"He's the landlord, it's his house."
"It may be his house but it's your apartment."
"I'm sorry he startled you," Tom said. "It's just his way, he's the Old Greek."
"His way is unacceptable," Betsy said. "I think you better take me home."
The next time Tom saw the Old Greek look scared was the following spring. The Old Greek looked shaken, bewildered over the winter. There was a light snowfall that year but even so, the Old Greek could not muster up the stamina to shovel as he had in the past. Like everyone else, he waited until morning to clear the sidewalk of fallen snow.
In early June the Old Greek was waiting one morning when Tom came out. Standing before him, up close, Tom was struck by how much weight the Old Greek had lost.
There were tears in the Old Greek's eyes. His once powerful hand was shaking as he placed it on Tom's shoulder.
"I have to go away, to California," he said. He paused, as if not saying it would make it not true. "For an operation."
"My colon is no good," the Old Greek said. "They say cancer. They say an operation will make me better."
"They can cure many things today," Tom said.
"I'm eighty-five," the Old Greek said. "Eighty-five, what does that mean? I have never been sick. I'm eighty-five and I cannot picture myself dead."
He stood, shaking his head. "You are in charge while I am gone," he said. "Have a nice day."
The next day the Old Greek and his wife flew off to California to stay with their daughter while he had the operation and recuperated. There was no word. A month later Tom ran into the elderly woman who lived next door on the corner. The Old Greek had made it through the operation, he was okay. He had called her the other night, she said.
"He's not coming back," Jack said. "They got him out there and they're not going to let him come back."
"We don't know that," Tom said.
"Wise up," Jack laughed. "His son will want to sell the house."
"Do you know the son?"
"I met him once."
"What'd you think?"
"I think he'll sell the house."
It was something Tom had never thought about. The Old Greek had only raised his rent twice in the time he'd lived there, once by twenty-five dollars, and three years later by thirty-five. And both times the Old Greek had been almost apologetic, telling Tom that he had no choice, that the cost of fuel was going up. It was never a matter of pay this or else.
A week after the Old Greek had called his neighbor, Tom came home from work and there was a yellow notice in his mailbox informing him that there was a certified letter for him at the post office. He knew what it was but he didn't want to believe it. He tried to think of other possibilities. He couldn't. The next morning he went down to the post office for the letter and it was just what he had expected.
The letter was from the Old Greek's son. It was short, to the point. They were putting the house up for sale. Tom would have ninety days to move once it was sold.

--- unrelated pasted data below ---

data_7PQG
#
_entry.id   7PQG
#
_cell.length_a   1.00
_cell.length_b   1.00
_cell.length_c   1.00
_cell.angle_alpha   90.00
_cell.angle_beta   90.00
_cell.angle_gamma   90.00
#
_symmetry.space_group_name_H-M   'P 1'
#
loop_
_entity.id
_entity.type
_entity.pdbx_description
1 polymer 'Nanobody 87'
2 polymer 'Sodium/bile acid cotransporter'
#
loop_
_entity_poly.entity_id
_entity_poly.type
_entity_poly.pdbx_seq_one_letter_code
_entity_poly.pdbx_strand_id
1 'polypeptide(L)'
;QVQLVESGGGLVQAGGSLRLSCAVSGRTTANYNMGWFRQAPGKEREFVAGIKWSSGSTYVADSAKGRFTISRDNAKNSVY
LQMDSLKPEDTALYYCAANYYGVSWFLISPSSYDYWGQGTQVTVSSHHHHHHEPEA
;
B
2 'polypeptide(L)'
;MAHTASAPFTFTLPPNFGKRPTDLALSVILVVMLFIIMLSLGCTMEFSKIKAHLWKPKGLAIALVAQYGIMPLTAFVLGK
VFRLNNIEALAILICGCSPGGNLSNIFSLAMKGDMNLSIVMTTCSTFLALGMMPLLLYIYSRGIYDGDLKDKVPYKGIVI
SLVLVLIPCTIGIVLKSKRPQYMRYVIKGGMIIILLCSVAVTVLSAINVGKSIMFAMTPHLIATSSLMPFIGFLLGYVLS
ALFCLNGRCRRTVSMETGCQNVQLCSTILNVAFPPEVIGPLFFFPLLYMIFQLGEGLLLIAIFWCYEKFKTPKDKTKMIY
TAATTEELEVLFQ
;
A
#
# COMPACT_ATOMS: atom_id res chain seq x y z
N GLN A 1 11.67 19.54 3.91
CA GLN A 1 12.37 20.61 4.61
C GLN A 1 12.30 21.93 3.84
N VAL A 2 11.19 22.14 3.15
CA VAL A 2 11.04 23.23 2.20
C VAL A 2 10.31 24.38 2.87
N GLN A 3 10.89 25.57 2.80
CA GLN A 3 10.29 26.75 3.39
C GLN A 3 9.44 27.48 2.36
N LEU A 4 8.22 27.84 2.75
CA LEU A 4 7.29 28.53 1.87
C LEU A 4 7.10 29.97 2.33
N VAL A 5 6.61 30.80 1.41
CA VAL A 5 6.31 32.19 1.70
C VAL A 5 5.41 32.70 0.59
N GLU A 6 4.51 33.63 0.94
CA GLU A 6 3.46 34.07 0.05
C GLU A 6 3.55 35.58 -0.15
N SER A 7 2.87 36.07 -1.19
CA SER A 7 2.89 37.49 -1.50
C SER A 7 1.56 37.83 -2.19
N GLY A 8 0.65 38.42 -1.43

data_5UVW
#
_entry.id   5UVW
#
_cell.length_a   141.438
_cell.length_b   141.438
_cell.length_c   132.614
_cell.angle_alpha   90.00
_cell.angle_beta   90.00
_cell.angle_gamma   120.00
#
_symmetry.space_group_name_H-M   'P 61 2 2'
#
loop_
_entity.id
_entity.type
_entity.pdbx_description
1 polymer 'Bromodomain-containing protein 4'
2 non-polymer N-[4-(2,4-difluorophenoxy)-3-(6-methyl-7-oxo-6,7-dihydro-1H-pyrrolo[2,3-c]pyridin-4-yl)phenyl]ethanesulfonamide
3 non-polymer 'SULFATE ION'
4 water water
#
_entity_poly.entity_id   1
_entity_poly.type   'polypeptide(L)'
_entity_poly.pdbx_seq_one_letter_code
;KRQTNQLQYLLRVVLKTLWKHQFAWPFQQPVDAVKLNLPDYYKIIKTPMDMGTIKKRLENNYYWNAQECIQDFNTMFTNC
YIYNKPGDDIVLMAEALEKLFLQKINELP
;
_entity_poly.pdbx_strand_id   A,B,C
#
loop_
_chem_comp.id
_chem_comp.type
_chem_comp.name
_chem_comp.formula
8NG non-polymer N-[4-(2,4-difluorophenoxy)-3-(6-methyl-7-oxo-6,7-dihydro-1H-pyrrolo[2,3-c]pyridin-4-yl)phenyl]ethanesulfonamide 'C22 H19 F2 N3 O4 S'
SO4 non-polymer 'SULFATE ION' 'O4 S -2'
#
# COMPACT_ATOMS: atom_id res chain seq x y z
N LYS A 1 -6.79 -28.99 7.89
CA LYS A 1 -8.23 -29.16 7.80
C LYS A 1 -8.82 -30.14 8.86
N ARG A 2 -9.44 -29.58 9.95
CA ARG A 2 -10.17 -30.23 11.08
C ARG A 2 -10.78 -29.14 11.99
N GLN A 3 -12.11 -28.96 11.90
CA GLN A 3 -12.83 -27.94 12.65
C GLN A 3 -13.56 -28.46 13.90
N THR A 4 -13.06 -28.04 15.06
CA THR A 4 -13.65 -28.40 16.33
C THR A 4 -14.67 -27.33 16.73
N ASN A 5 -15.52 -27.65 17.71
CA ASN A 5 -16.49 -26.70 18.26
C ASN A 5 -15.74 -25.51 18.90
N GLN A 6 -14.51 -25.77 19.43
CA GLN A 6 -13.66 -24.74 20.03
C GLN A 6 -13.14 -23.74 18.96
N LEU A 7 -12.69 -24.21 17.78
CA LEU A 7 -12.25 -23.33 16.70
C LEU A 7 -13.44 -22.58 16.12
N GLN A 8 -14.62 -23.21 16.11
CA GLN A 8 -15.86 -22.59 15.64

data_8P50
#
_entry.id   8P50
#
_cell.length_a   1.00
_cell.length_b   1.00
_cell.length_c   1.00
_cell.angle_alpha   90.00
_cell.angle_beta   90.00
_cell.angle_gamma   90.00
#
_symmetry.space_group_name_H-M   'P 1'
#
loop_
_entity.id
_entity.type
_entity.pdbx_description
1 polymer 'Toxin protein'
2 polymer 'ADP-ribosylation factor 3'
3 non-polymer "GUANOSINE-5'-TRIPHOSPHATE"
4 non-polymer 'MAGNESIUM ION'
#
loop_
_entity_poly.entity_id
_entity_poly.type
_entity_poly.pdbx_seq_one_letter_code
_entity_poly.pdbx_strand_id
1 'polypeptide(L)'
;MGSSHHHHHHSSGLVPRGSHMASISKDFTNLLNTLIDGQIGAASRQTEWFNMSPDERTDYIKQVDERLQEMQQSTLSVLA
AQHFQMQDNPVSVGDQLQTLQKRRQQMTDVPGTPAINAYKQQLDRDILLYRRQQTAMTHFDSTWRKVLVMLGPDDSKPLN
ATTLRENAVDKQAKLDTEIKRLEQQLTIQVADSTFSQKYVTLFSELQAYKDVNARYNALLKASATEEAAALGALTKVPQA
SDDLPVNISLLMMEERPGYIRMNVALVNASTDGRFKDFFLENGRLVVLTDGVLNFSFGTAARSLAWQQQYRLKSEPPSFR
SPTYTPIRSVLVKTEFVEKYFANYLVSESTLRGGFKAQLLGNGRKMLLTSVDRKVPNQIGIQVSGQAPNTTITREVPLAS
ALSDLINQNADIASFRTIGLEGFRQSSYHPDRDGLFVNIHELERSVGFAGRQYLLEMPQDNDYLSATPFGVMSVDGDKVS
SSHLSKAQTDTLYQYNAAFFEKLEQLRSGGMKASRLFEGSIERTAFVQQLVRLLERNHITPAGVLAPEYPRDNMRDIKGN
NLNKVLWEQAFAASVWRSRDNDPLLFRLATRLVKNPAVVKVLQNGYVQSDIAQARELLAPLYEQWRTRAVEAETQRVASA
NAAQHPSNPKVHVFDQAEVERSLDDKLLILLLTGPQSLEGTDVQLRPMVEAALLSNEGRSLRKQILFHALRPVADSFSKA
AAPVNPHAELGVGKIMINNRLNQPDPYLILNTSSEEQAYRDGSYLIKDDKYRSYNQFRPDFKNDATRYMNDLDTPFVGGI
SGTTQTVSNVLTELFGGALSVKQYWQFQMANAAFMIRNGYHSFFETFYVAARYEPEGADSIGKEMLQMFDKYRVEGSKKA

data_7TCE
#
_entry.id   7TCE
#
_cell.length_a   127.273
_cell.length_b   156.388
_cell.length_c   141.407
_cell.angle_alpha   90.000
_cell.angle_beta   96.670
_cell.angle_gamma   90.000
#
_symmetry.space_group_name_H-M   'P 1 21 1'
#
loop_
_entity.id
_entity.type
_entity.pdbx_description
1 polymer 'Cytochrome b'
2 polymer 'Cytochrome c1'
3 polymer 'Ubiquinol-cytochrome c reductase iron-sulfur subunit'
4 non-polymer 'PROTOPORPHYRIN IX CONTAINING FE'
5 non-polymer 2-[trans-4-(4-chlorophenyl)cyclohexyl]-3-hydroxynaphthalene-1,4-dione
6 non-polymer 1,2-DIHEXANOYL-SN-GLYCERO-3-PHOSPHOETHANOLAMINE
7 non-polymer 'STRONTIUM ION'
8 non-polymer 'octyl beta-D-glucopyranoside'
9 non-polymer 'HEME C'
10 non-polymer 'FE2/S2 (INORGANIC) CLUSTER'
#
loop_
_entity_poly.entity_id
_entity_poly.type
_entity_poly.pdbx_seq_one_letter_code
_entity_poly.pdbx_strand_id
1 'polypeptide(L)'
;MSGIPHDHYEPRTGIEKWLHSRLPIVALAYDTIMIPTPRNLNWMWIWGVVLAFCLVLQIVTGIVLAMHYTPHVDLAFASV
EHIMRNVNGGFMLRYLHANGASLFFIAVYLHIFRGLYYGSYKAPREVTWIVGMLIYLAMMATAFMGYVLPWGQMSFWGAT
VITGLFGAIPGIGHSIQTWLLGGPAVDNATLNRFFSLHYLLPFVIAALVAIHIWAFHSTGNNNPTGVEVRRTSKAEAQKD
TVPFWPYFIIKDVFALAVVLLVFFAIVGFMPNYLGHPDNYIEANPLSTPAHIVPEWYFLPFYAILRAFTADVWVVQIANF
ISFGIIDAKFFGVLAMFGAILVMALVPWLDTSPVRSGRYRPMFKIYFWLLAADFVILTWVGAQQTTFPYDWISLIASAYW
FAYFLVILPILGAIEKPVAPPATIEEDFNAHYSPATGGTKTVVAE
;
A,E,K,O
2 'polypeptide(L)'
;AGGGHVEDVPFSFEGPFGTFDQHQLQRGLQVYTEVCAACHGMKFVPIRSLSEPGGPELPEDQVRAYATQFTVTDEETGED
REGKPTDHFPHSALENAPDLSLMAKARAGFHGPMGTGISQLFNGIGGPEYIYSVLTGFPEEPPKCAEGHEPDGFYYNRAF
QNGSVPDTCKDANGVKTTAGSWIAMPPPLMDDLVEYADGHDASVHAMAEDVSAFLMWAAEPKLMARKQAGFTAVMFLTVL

Have a nice day, he thought, after reading the letter, but he knew the Old Greek would never say that in this situation; he knew the Old Greek, if he could help it, would never sell the house.
"You get the letter?" Jack said with disgust.
"This morning," Tom answered.
"Well, I'm screwed." Jack lit a cigarette. "You may be okay, but I'm screwed. My apartment's illegal."
"What do you mean?"
"This place is zoned as a two-family house," Jack said. "I have the third apartment, the illegal one."
"The house might not sell for a while," Tom said.
"It'll sell." Jack took two quick angry drags on his cigarette. "Maybe not right away, and maybe not for what they want, but it'll sell."
"What are you going to do?" Tom asked.
"I\'b9m not waiting around, that's for sure. I've lived here for twelve years. I'm related to the old bastard and they tell me by certified mail. Can you believe it?
"The old man will be dead in a year," Jack predicted. "You take the old man away from this house and he won't last."
Tom thought for once Jack might be right.
"Guess I'm moving." Jack shook hands with Tom. "The new owners might let you stay, you never know."
A week later Jack was gone. He moved into a garden apartment in another part of town. Tom was impressed with how quickly Jack had followed through on his word.
The day after Jack moved Tom received a phone call from George, the Old Greek's son. "I know you have been a good friend to my father over th years," George said. "And we'd like to thank you for all you've done."
"I think very highly of your father."
"How's the weather out there?" George asked, obviously uncomfortable. He didn't wait for an answer but continued on about the snowfall in Wyoming. He then spoke about his lifestyle, how early he got up, how fresh the air was, how he and his wife lived twenty miles from a nice little town where there was a fairly new senior housing facility.
"It's another stage of life for all of us," he said. "I'm sure it will take a while for my parents to adjust, but in time my parents will learn to love the senior facility out here."